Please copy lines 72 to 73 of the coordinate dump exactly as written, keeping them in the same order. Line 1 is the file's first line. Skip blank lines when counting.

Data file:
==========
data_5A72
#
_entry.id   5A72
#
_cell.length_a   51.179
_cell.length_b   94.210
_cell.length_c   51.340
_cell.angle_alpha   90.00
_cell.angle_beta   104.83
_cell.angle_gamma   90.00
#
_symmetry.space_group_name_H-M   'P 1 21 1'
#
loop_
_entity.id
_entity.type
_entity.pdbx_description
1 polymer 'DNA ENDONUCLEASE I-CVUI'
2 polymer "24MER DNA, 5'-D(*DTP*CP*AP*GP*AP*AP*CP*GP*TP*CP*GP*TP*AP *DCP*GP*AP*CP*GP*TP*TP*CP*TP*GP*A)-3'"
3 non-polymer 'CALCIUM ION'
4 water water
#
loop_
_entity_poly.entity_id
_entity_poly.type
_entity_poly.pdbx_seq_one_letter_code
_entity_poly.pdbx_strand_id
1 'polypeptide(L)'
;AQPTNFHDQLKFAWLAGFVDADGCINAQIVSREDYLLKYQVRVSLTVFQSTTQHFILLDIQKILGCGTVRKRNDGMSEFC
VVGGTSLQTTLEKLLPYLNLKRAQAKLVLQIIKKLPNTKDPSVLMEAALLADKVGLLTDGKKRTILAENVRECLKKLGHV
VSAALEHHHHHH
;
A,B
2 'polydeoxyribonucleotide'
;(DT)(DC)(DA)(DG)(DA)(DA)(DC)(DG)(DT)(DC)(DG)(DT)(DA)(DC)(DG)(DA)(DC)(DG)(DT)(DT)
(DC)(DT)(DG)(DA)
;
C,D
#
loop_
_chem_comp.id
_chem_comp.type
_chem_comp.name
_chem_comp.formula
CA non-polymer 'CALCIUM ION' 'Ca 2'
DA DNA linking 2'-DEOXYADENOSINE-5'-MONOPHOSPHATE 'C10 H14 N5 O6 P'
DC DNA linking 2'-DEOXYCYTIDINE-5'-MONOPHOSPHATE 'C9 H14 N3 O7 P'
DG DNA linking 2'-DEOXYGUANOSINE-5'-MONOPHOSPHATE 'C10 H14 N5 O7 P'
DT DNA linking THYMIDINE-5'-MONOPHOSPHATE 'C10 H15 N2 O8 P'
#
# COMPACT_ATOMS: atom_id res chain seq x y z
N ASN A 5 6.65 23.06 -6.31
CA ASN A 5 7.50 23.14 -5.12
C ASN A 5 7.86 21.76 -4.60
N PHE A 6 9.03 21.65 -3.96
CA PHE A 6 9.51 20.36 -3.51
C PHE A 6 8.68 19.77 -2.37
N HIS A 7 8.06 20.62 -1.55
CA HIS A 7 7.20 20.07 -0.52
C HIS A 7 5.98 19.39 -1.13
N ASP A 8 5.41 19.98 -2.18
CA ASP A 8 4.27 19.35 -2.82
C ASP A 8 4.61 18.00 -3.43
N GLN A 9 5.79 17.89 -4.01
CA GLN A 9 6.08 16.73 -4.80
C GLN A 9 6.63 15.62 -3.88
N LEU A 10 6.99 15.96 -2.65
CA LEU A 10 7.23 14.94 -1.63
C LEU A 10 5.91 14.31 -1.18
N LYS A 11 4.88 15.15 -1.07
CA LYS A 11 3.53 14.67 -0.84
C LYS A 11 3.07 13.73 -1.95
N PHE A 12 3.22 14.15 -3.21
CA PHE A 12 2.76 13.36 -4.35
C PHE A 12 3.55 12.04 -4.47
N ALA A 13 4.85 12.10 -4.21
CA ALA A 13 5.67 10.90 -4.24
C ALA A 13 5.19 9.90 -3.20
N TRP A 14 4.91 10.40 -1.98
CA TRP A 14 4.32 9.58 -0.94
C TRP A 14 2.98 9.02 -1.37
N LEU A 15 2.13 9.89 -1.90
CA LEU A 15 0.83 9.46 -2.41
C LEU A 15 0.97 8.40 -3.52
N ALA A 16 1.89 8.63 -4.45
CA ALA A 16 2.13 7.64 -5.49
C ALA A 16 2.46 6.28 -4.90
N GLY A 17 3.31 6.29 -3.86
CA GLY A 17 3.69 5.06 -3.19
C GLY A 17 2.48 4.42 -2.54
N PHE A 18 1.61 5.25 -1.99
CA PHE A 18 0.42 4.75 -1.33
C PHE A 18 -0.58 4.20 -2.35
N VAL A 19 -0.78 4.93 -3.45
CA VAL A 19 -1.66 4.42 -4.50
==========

C LYS A 11 3.07 13.73 -1.95
N PHE A 12 3.22 14.15 -3.21